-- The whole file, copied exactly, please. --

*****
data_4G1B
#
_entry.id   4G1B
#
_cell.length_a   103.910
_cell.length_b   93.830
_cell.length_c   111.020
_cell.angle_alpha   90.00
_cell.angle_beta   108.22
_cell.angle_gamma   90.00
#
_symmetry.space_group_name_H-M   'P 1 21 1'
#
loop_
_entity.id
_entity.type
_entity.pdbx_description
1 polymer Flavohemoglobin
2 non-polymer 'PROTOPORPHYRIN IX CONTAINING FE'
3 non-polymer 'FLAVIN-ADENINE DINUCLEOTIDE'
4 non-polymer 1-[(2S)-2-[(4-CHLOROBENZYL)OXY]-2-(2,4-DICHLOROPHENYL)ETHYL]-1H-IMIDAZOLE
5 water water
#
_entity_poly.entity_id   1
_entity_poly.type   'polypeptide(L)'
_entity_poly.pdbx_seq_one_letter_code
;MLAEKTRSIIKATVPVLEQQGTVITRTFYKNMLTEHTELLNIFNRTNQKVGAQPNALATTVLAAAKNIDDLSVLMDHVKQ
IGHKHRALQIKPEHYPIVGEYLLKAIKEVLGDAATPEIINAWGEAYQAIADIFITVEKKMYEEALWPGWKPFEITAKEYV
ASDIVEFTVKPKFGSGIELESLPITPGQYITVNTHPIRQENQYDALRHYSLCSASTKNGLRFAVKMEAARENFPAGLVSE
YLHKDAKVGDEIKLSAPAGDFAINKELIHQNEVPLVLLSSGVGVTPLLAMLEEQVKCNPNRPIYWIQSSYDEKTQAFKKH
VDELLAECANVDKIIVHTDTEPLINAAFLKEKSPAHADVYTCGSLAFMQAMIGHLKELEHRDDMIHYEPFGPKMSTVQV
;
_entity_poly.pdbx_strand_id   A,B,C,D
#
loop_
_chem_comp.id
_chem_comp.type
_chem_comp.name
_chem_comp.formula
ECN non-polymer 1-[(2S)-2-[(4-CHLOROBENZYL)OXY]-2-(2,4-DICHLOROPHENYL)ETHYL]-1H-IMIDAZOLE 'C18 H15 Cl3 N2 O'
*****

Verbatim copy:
data_4G1B
#
_entry.id   4G1B
#
_cell.length_a   103.910
_cell.length_b   93.830
_cell.length_c   111.020
_cell.angle_alpha   90.00
_cell.angle_beta   108.22
_cell.angle_gamma   90.00
#
_symmetry.space_group_name_H-M   'P 1 21 1'
#
loop_
_entity.id
_entity.type
_entity.pdbx_description
1 polymer Flavohemoglobin
2 non-polymer 'PROTOPORPHYRIN IX CONTAINING FE'
3 non-polymer 'FLAVIN-ADENINE DINUCLEOTIDE'
4 non-polymer 1-[(2S)-2-[(4-CHLOROBENZYL)OXY]-2-(2,4-DICHLOROPHENYL)ETHYL]-1H-IMIDAZOLE
5 water water
#
_entity_poly.entity_id   1
_entity_poly.type   'polypeptide(L)'
_entity_poly.pdbx_seq_one_letter_code
;MLAEKTRSIIKATVPVLEQQGTVITRTFYKNMLTEHTELLNIFNRTNQKVGAQPNALATTVLAAAKNIDDLSVLMDHVKQ
IGHKHRALQIKPEHYPIVGEYLLKAIKEVLGDAATPEIINAWGEAYQAIADIFITVEKKMYEEALWPGWKPFEITAKEYV
ASDIVEFTVKPKFGSGIELESLPITPGQYITVNTHPIRQENQYDALRHYSLCSASTKNGLRFAVKMEAARENFPAGLVSE
YLHKDAKVGDEIKLSAPAGDFAINKELIHQNEVPLVLLSSGVGVTPLLAMLEEQVKCNPNRPIYWIQSSYDEKTQAFKKH
VDELLAECANVDKIIVHTDTEPLINAAFLKEKSPAHADVYTCGSLAFMQAMIGHLKELEHRDDMIHYEPFGPKMSTVQV
;
_entity_poly.pdbx_strand_id   A,B,C,D
#
loop_
_chem_comp.id
_chem_comp.type
_chem_comp.name
_chem_comp.formula
ECN non-polymer 1-[(2S)-2-[(4-CHLOROBENZYL)OXY]-2-(2,4-DICHLOROPHENYL)ETHYL]-1H-IMIDAZOLE 'C18 H15 Cl3 N2 O'